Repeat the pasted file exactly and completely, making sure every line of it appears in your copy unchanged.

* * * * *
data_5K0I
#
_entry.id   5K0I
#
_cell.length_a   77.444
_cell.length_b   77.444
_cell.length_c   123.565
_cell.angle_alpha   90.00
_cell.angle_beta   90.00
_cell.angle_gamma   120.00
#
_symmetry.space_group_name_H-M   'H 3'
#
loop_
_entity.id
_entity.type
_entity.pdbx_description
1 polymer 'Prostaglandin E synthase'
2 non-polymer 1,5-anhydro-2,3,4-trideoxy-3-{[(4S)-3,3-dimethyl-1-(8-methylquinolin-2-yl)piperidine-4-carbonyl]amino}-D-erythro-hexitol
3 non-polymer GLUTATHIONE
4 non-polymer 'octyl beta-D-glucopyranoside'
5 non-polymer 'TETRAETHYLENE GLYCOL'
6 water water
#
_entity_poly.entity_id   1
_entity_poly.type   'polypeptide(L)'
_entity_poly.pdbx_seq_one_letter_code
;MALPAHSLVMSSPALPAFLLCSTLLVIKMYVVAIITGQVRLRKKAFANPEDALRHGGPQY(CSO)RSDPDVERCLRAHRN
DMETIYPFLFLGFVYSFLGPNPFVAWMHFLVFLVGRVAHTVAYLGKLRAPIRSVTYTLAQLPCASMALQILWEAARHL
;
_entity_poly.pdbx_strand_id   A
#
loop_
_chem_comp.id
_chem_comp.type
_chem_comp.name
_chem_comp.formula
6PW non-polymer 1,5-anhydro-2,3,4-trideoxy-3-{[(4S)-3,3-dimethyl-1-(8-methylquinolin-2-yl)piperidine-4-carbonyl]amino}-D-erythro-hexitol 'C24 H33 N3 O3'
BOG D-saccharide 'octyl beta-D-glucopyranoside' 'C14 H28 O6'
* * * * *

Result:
data_5K0I
#
_entry.id   5K0I
#
_cell.length_a   77.444
_cell.length_b   77.444
_cell.length_c   123.565
_cell.angle_alpha   90.00
_cell.angle_beta   90.00
_cell.angle_gamma   120.00
#
_symmetry.space_group_name_H-M   'H 3'
#
loop_
_entity.id
_entity.type
_entity.pdbx_description
1 polymer 'Prostaglandin E synthase'
2 non-polymer 1,5-anhydro-2,3,4-trideoxy-3-{[(4S)-3,3-dimethyl-1-(8-methylquinolin-2-yl)piperidine-4-carbonyl]amino}-D-erythro-hexitol
3 non-polymer GLUTATHIONE
4 non-polymer 'octyl beta-D-glucopyranoside'
5 non-polymer 'TETRAETHYLENE GLYCOL'
6 water water
#
_entity_poly.entity_id   1
_entity_poly.type   'polypeptide(L)'
_entity_poly.pdbx_seq_one_letter_code
;MALPAHSLVMSSPALPAFLLCSTLLVIKMYVVAIITGQVRLRKKAFANPEDALRHGGPQY(CSO)RSDPDVERCLRAHRN
DMETIYPFLFLGFVYSFLGPNPFVAWMHFLVFLVGRVAHTVAYLGKLRAPIRSVTYTLAQLPCASMALQILWEAARHL
;
_entity_poly.pdbx_strand_id   A
#
loop_
_chem_comp.id
_chem_comp.type
_chem_comp.name
_chem_comp.formula
6PW non-polymer 1,5-anhydro-2,3,4-trideoxy-3-{[(4S)-3,3-dimethyl-1-(8-methylquinolin-2-yl)piperidine-4-carbonyl]amino}-D-erythro-hexitol 'C24 H33 N3 O3'
BOG D-saccharide 'octyl beta-D-glucopyranoside' 'C14 H28 O6'